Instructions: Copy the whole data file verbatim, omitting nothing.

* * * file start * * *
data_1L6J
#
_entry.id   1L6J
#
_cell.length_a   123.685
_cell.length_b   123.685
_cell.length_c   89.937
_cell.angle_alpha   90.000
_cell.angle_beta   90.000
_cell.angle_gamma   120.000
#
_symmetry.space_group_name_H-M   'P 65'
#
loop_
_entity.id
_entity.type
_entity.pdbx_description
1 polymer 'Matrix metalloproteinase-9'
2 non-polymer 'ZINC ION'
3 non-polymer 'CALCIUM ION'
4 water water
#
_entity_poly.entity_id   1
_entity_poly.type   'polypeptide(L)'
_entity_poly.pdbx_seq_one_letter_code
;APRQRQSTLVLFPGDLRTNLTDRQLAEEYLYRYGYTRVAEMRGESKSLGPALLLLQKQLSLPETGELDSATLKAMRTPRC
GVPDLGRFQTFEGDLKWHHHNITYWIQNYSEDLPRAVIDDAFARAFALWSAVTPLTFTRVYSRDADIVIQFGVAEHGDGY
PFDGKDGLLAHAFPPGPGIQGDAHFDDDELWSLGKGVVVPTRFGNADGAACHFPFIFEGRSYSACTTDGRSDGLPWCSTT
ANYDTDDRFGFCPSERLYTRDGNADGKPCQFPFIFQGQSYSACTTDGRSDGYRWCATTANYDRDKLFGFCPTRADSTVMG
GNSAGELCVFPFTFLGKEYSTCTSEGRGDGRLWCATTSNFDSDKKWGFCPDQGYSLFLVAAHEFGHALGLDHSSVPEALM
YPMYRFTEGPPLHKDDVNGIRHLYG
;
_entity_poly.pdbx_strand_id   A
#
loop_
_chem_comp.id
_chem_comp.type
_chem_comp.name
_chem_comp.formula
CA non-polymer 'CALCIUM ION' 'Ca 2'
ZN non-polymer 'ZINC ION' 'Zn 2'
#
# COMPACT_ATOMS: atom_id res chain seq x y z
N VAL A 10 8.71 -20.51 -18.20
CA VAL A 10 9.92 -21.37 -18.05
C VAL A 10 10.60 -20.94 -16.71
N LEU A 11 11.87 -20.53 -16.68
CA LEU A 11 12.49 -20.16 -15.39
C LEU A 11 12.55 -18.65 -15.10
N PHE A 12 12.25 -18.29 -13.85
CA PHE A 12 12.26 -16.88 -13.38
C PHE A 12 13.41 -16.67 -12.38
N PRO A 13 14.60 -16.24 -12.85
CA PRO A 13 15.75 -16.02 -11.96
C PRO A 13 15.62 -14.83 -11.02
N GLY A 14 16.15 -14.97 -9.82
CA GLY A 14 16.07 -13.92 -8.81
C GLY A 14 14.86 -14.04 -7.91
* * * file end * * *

data_1L6J
#
_entry.id   1L6J
#
_cell.length_a   123.685
_cell.length_b   123.685
_cell.length_c   89.937
_cell.angle_alpha   90.000
_cell.angle_beta   90.000
_cell.angle_gamma   120.000
#
_symmetry.space_group_name_H-M   'P 65'
#
loop_
_entity.id
_entity.type
_entity.pdbx_description
1 polymer 'Matrix metalloproteinase-9'
2 non-polymer 'ZINC ION'
3 non-polymer 'CALCIUM ION'
4 water water
#
_entity_poly.entity_id   1
_entity_poly.type   'polypeptide(L)'
_entity_poly.pdbx_seq_one_letter_code
;APRQRQSTLVLFPGDLRTNLTDRQLAEEYLYRYGYTRVAEMRGESKSLGPALLLLQKQLSLPETGELDSATLKAMRTPRC
GVPDLGRFQTFEGDLKWHHHNITYWIQNYSEDLPRAVIDDAFARAFALWSAVTPLTFTRVYSRDADIVIQFGVAEHGDGY
PFDGKDGLLAHAFPPGPGIQGDAHFDDDELWSLGKGVVVPTRFGNADGAACHFPFIFEGRSYSACTTDGRSDGLPWCSTT
ANYDTDDRFGFCPSERLYTRDGNADGKPCQFPFIFQGQSYSACTTDGRSDGYRWCATTANYDRDKLFGFCPTRADSTVMG
GNSAGELCVFPFTFLGKEYSTCTSEGRGDGRLWCATTSNFDSDKKWGFCPDQGYSLFLVAAHEFGHALGLDHSSVPEALM
YPMYRFTEGPPLHKDDVNGIRHLYG
;
_entity_poly.pdbx_strand_id   A
#
loop_
_chem_comp.id
_chem_comp.type
_chem_comp.name
_chem_comp.formula
CA non-polymer 'CALCIUM ION' 'Ca 2'
ZN non-polymer 'ZINC ION' 'Zn 2'
#
# COMPACT_ATOMS: atom_id res chain seq x y z
N VAL A 10 8.71 -20.51 -18.20
CA VAL A 10 9.92 -21.37 -18.05
C VAL A 10 10.60 -20.94 -16.71
N LEU A 11 11.87 -20.53 -16.68
CA LEU A 11 12.49 -20.16 -15.39
C LEU A 11 12.55 -18.65 -15.10
N PHE A 12 12.25 -18.29 -13.85
CA PHE A 12 12.26 -16.88 -13.38
C PHE A 12 13.41 -16.67 -12.38
N PRO A 13 14.60 -16.24 -12.85
CA PRO A 13 15.75 -16.02 -11.96
C PRO A 13 15.62 -14.83 -11.02
N GLY A 14 16.15 -14.97 -9.82
CA GLY A 14 16.07 -13.92 -8.81
C GLY A 14 14.86 -14.04 -7.91